Employers should ensure that they have – and that employees are familiar with – mechanisms for reporting such behaviors and that the employers have defined what they consider to be reportable behavior well before a potential incident, according to other safety experts. 

    An active shooter incident in the workplace is never “out of the blue,” Lev Pobirsky, Philadelphia-based senior director of safety and security for Pepsi-Cola and National Brand Beverages Ltd., said at a Monday afternoon session of the National Safety Council Congress and Expo in San Diego.

    The first step is ensuring that violence or a “toxic work environment” is not permitted, and that employees and supervisors are able to identify potential threats and know how to report them, said Mr. Pobirsky, who also consults on workplace violence and active shooter mitigation.

    “Pepsi says no threat is too small,” he said. “If you say something, write something, text something, tweet something” violent, the threat assessment team convenes to discuss the issue and determine next steps.

    Maintaining mechanisms for voicing complaints or concerns is key, and employers should also create a work environment that promotes sincerity and open and timely lines of communications, said Jack Johnson, CEO of San Antonio, Texas-based Zion Safety and Security and senior consultant at SafeStart, a division of Electrolab Ltd., told attendees at a Tuesday morning session.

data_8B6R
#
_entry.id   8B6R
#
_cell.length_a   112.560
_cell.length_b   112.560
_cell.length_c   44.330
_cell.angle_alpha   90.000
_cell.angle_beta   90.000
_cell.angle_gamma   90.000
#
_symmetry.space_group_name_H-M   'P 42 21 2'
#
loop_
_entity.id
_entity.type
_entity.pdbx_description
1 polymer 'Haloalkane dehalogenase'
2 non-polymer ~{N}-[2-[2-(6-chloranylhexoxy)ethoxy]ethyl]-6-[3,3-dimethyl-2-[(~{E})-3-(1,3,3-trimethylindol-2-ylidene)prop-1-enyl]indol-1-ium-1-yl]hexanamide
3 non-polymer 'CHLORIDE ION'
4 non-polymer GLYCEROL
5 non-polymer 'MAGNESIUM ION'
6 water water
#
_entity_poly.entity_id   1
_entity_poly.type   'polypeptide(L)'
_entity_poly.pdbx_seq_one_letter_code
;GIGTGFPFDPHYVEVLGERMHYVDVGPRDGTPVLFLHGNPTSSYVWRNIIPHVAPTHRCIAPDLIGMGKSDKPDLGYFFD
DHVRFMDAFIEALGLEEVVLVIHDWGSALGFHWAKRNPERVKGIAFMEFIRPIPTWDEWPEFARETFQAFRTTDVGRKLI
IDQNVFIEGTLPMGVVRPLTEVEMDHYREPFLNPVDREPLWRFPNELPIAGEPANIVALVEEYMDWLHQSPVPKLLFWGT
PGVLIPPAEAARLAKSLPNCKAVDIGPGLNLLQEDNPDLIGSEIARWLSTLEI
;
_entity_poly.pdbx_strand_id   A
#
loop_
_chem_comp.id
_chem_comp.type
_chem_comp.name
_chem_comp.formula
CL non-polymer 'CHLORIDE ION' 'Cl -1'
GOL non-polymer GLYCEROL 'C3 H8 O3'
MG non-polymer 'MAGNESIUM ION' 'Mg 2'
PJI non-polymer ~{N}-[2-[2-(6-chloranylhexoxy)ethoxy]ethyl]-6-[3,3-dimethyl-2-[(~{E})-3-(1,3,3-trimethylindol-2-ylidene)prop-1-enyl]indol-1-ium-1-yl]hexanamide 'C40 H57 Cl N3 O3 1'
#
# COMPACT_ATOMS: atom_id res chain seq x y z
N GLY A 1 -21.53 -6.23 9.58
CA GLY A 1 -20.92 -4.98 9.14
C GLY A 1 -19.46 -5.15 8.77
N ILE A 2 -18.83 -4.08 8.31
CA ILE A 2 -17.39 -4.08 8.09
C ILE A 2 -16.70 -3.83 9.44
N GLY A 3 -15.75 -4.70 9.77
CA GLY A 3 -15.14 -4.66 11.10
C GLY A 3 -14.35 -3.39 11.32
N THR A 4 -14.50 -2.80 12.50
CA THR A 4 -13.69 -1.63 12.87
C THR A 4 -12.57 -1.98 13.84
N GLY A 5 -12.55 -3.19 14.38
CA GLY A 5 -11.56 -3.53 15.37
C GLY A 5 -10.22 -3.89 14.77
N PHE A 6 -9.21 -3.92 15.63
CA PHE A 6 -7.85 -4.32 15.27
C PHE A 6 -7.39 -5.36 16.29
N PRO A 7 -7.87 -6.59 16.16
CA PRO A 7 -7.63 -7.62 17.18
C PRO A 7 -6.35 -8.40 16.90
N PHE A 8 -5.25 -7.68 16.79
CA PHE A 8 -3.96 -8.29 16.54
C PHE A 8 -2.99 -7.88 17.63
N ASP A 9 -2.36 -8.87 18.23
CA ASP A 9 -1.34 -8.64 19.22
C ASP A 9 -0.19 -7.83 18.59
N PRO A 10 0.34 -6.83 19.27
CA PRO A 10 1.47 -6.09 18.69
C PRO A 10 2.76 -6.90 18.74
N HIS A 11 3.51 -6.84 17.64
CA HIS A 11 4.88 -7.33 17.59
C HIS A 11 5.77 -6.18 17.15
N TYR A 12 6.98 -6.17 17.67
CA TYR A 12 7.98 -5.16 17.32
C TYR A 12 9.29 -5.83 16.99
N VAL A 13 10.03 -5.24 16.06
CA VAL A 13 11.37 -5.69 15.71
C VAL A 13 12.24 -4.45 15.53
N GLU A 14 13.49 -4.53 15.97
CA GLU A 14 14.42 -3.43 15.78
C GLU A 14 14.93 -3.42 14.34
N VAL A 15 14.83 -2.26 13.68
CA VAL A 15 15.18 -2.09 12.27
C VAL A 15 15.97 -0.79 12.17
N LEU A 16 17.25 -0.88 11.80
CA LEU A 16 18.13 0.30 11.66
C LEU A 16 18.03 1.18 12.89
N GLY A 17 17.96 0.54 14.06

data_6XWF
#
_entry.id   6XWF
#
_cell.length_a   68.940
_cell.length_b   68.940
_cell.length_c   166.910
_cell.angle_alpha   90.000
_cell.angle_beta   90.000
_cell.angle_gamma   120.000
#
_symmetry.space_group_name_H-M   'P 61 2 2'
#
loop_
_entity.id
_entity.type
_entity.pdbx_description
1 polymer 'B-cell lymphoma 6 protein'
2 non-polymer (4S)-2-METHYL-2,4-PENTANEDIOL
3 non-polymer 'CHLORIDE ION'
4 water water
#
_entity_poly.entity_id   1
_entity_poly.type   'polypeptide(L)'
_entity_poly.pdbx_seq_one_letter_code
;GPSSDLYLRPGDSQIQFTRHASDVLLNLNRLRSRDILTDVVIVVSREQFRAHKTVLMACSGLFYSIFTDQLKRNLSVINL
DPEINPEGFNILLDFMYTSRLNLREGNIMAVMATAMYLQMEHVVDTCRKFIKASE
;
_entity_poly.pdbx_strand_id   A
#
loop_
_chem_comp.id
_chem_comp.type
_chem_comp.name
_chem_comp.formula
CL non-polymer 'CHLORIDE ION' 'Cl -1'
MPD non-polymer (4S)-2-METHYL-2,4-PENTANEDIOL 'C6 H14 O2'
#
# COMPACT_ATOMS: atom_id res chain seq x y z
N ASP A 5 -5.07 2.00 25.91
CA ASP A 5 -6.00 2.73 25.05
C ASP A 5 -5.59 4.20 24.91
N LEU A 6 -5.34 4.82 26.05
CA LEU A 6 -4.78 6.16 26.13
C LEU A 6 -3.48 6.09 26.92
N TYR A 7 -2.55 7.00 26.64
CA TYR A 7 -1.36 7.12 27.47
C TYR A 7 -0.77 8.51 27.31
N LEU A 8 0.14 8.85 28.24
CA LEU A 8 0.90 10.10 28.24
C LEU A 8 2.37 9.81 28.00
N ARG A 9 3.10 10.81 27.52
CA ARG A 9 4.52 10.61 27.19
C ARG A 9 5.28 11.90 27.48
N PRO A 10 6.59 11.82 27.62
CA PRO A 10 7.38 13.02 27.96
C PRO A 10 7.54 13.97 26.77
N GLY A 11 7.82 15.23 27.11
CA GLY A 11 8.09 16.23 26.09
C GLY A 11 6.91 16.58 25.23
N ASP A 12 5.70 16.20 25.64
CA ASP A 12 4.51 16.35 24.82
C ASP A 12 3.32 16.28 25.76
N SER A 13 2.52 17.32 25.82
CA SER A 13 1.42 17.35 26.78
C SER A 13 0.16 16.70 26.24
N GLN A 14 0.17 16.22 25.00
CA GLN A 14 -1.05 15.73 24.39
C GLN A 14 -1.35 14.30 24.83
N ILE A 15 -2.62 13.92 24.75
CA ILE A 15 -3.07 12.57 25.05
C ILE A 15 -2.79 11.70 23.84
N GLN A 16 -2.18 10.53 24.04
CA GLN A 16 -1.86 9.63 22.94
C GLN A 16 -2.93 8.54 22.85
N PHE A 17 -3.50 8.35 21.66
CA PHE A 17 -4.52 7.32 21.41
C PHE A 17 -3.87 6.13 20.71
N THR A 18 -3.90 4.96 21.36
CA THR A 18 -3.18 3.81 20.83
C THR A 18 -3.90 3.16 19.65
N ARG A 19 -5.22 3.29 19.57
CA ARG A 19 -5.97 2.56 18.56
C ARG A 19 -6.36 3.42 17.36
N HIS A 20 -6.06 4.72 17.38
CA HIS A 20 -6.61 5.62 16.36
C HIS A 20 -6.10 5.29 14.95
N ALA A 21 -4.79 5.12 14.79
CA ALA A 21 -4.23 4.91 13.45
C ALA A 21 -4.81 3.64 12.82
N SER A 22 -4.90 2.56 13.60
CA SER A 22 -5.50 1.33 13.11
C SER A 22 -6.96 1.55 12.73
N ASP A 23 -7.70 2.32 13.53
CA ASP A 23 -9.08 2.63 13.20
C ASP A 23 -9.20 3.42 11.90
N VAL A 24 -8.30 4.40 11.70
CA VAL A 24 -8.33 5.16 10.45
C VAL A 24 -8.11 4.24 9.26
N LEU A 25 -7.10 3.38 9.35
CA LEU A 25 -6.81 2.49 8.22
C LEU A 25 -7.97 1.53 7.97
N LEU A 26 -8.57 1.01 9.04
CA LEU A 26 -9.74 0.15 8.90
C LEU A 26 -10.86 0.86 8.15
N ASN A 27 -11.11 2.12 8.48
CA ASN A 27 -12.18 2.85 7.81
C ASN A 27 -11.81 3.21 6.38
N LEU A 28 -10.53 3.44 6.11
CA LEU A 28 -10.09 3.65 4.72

“Look for the signs of workplace violence,” he said.

    Pre-defining what may be considered suspicious behavior to encourage peer reporting can also help prevent a violent event before it occurs, said Tom Miller, CEO of ClearForce Inc., a risk management and data analytics company based in Vienna, Virginia.

    “People are afraid to report information they don’t think is significant or substantial,” he said during a phone interview.

    Employers may encourage reporting by outlining 10 to 15 types of behaviors that could be relevant to warding off an incident, said Mr. Miller, such as a noticing a co-worker who appears to be suffering from extreme stress or acting out negatively at the workplace.

    Anonymity in reporting is also key, so that employees are confident in reporting any information, he said.

    A matter of life and death